Tuesday, March 22, 2011
Florida Spring Turkey Journal 2011 - The First Few Days
The thoughts of particular things frighten the snot out of me. Like the motion sensors on the urinals in the guys room having video recording and transmission capabilities. Or seaworthy friends discovering that even after growing up around water and boats, it still takes me at least 20 minutes to launch a boat.
Not hunting the Opener of Turkey Season is another such notion. Tremors to the bone. Even if it’s a dud as this last weekend was.
Saturday on our Polk County lease was indeed a nonstarter. The weather was beautiful, the set-up good; just no gobble gobbles. The cowboys have been running fence through the swamp. That could have contributed. There are not a whole lot of toms on this land. Expectations were kinda low, but I still enjoyed every minute of the morning.
This morning, a young bobby cat snooped around our set-up at point-blank range. Had he been around three weeks prior, blammo! As is, he flicked his tail a few times and crept into the woods. No gobbles, either.
On Sunday on private land near Orlando, PJ and I called a hen into the decoys. I dared PJ to shoot her and wondered aloud why gobblers rarely peel across a field right into the dekes like she did. Later in the morning we saw another hen and a pile of deer. Good times.
Nice, nice, it all is...but still no gobbles for me.
Friends did much better. I’m envious and filled with rage, of course.
Jack shot a fine tom Saturday on his lease near Mayo. Harris blasted a bird this morning in North Lakeland (shown at top).
My favorite story by far was PJ and Cole hunting that private land near O-Town. PJ had been scouting these birds for the better part of the month. And, sure enough, one tom flew into the field across from their ambush and did what field birds tend to do – strut, gobble their heads off, and not come any closer than 70 yards.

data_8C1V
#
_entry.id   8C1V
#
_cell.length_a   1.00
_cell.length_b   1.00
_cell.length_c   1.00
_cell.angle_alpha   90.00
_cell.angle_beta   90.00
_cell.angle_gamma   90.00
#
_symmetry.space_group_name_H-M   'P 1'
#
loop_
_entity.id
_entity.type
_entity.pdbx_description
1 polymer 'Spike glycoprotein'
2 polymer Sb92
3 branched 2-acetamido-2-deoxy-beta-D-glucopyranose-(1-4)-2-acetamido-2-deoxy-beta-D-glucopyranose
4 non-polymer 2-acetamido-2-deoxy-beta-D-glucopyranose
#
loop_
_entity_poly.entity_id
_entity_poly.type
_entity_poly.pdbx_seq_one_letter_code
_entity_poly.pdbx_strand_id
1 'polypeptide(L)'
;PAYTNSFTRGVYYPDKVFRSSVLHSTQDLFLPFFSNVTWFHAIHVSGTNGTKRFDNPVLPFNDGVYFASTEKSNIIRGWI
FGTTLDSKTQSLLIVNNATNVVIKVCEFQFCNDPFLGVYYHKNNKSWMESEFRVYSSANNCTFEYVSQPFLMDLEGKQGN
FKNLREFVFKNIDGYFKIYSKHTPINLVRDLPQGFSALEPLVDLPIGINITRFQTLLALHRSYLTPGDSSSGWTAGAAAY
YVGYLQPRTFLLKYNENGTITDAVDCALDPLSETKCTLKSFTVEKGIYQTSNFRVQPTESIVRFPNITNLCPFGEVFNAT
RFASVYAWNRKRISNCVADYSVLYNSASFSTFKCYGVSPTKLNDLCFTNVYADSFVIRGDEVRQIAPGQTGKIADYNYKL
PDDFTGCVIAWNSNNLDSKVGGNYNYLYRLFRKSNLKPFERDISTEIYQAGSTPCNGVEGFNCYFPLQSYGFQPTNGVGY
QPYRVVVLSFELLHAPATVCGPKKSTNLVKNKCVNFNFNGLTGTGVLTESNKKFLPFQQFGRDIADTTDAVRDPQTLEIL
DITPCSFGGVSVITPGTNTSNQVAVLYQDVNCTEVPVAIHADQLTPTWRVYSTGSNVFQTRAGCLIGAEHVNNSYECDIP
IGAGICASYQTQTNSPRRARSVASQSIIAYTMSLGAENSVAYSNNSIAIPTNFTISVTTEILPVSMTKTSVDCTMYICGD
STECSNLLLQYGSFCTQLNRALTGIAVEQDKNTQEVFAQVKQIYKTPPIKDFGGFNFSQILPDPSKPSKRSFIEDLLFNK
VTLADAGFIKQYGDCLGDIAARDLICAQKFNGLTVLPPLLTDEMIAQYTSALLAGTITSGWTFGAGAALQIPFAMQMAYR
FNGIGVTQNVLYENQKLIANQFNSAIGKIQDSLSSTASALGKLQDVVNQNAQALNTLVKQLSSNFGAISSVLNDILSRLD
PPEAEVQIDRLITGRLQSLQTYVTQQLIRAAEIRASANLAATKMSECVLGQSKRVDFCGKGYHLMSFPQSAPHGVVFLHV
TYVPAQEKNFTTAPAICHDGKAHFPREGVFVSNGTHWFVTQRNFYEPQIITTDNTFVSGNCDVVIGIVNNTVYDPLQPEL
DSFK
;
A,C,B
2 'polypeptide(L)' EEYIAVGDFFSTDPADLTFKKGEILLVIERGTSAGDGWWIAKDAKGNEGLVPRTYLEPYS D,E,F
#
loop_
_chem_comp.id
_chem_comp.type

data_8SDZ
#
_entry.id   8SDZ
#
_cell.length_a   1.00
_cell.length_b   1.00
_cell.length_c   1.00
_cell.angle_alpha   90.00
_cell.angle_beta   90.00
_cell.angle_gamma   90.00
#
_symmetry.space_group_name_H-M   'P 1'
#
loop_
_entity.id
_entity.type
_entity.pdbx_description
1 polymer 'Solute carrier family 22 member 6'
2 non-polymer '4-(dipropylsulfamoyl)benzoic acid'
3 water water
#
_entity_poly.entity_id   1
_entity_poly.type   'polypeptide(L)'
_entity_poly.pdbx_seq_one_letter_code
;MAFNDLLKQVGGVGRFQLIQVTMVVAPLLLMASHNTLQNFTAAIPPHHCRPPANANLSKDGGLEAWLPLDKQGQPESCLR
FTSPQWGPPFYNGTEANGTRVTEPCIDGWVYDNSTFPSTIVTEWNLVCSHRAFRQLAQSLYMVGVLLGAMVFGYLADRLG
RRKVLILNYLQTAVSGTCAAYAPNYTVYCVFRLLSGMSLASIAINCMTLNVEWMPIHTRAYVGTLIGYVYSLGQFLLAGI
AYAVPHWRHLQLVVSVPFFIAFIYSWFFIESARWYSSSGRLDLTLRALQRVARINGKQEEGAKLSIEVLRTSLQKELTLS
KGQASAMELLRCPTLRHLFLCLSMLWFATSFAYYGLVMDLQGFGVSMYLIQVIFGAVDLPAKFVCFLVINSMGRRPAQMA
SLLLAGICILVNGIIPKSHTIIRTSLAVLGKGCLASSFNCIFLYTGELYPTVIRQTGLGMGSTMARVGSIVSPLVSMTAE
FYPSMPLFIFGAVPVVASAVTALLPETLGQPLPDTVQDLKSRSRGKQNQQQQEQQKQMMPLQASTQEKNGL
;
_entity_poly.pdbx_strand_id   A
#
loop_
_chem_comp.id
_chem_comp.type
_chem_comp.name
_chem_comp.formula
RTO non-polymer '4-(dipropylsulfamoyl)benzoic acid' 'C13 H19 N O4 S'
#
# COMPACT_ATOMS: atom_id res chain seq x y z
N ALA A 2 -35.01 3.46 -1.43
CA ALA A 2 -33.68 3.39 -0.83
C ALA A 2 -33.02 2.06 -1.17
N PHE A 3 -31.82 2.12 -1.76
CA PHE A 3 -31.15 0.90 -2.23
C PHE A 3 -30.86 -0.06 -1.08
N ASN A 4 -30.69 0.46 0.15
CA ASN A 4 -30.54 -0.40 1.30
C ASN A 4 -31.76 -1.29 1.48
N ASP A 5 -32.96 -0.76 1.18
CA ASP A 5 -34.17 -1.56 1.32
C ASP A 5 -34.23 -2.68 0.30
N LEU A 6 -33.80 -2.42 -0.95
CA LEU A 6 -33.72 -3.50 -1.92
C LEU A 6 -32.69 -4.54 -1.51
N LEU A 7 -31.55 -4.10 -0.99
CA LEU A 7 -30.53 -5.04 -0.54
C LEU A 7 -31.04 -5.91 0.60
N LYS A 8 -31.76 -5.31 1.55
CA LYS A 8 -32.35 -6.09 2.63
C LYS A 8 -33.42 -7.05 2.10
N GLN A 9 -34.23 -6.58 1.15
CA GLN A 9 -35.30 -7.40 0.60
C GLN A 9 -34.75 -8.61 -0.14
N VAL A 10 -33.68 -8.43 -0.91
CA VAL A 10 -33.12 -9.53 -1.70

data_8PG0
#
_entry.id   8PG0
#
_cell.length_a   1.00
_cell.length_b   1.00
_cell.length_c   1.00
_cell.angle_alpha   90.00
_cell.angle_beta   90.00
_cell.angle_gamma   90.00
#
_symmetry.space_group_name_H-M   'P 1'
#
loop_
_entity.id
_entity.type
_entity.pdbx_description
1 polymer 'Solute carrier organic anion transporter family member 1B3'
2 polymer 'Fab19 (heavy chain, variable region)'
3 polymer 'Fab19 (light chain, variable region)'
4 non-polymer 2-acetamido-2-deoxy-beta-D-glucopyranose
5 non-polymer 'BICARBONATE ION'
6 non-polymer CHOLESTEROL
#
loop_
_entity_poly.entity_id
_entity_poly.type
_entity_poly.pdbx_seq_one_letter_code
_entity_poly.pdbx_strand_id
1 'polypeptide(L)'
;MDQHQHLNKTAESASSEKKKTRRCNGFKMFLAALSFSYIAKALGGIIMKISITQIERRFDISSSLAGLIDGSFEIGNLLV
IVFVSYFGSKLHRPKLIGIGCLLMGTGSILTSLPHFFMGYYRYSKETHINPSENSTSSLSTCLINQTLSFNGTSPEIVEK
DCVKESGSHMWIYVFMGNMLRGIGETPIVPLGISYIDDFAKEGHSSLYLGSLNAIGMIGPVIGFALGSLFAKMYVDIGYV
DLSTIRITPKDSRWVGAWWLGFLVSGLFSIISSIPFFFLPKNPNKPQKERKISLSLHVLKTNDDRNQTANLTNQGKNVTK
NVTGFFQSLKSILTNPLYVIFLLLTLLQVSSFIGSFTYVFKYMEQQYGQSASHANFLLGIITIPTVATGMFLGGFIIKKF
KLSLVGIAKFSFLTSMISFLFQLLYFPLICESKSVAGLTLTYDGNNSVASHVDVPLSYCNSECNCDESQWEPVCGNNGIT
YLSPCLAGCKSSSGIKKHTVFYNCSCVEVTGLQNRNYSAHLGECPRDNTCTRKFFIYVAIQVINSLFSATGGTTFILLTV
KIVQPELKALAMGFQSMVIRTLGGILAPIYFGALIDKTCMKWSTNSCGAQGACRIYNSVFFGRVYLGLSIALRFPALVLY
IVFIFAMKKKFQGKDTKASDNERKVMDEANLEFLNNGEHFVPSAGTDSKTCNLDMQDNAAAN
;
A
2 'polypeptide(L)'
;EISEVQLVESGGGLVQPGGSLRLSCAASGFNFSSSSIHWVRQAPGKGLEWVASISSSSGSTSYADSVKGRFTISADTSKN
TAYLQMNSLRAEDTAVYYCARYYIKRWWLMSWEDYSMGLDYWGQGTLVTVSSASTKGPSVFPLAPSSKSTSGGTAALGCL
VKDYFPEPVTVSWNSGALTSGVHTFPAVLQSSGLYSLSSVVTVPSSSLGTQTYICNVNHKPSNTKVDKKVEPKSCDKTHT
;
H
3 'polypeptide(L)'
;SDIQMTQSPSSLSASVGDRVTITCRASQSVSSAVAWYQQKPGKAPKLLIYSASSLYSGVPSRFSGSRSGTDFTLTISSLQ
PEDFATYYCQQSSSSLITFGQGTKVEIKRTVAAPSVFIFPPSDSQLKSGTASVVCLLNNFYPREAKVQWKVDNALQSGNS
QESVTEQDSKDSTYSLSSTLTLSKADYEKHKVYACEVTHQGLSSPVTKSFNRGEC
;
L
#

Cole has it all on videotape – kind of. His new camera – and this being his first attempt at videotaping – focused on a clump of muscadine vines between him and the tom. The result was 17 minutes of intense, rattle-your-teeth gobbling and crystal clear video of a green leaf with the occasional blurry bob of a white head in the background.
I can’t decide if it was just rakishly amateur video, or Cole was pioneering the first conceptual art hunting short film. I have my guesses, though.
It gets better. The gobbler, after 17 minutes, grew tired of gobbling at their slate calls, and passing noises, and even whistling bobwhites. He topped a berm that runs the western length of the field, probably towards hen noises that didn't sound like they were dying of strep.
(Just a quick videography tip. If you have smartass friends you plan to show your hunt to, edit out your calling attempts. It doesn't matter if you're a regional grand champion. One slipped squoink or squink and the critics pile on.)
The camera shuttered off amidst much trembling and whispering and clanking of plastic.
As the story is later retold - many times over during the course of Saturday afternoon – PJ and Cole hopped up from their positions and ran to the berm, army-crawling to the top. There they spied the bird, 45-50 yards away slowly walking across an opening.
They both unloaded to the plug. PJ was supposed to shoot first, but knowing Cole, the time lapse between their first muzzleblasts probably occurred in an increment the human brain can't comprehend.
The felled gobbler looked exactly what you would think a large bird that caught 5-6 rounds of #5’s from frenzied and jacked-up hunters would look like. Several tail fan feathers missing. The breast bare of plummage. It looked like it flew into a powerline or windmill. But it was the first Osceola for the both of them and made for a fine story. 9-inch beard and inch spurs. Not too shabby.
Turkey season marches onwards.
If you have any stories to tell, please share!